In a significant shift in post-divorce family dynamics, shared child custody, where children spend almost equal time with each parent, has become increasingly prevalent in Europe over the past two decades. However, a study led by researchers from the University of Turku's INVEST Research Center and flagship has revealed notable variations in the prevalence of this arrangement across different European countries.
The team, including Mia Hakovirta, Milla Salin, Eija Lindroos, and Mari Haapanen, investigated the frequency of shared custody in Europe, defining it as an arrangement where children spend at least one-third of their time with each parent. According to Professor Mia Hakovirta, a social work expert, their findings show that 12.5% of children from separated families in Europe live equally with both parents, 8.2% spend 10-14 nights per month with one parent and the remainder with the other, while a significant 79.3% live predominantly with one parent.
Previous studies have indicated positive impacts of shared custody on both parents' and children's well-being. It is observed to improve cooperation and reduce conflicts between parents post-separation. Furthermore, shared custody is linked to better socioemotional and psychological well-being in children and has been found to increase mothers' well-being and life satisfaction.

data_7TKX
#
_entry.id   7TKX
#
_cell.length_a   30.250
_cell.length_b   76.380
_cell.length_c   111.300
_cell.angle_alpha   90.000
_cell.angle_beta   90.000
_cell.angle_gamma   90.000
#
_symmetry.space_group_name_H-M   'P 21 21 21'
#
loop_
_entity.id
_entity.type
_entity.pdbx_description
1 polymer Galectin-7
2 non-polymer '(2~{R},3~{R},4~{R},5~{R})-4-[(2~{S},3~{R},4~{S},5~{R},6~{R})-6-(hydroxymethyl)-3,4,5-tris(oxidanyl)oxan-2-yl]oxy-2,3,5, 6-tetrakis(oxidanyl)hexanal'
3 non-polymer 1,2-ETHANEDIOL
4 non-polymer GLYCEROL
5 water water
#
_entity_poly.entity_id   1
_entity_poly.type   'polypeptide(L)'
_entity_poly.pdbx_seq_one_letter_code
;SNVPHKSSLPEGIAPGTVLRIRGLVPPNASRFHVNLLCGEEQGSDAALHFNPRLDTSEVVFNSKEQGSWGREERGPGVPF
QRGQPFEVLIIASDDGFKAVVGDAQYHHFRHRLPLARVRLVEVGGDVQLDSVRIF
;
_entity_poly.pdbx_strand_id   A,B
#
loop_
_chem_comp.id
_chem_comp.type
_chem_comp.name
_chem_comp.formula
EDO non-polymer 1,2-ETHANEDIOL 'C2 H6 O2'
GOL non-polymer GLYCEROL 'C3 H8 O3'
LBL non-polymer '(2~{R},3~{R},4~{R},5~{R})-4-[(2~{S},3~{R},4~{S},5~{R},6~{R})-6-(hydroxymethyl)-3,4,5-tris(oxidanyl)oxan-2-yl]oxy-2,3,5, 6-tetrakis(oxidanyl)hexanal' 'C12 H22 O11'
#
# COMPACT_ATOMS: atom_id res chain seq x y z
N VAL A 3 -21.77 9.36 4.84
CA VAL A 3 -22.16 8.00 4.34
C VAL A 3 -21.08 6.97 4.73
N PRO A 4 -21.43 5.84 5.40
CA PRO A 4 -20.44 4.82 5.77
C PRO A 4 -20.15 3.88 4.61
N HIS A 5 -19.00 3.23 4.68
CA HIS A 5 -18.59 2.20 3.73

Despite the growing trend, the study highlights considerable differences in the prevalence of shared custody among European countries. The arrangement where a child spends equal time with both parents is most common in Sweden, where 42.5% of children live equally with both parents. Finland follows with 23.8% of children in such arrangements. In contrast, shared custody is rarest in countries like the Czech Republic, Croatia, Hungary, Lithuania, Romania, Cyprus, Greece, Italy, and Austria, with only a few percent of children experiencing equal time with both parents.
The study also reveals that living predominantly with one parent is more common among the youngest (0-5 years old) and oldest (16-17 years old) children, with respective rates of 84.8% and 82.5%. Shared custody is most frequent among school-aged children.
This research sheds light on the evolving nature of child custody arrangements in Europe, underscoring the shift towards more balanced parenting post-divorce and the variations in its adoption across different European nations.
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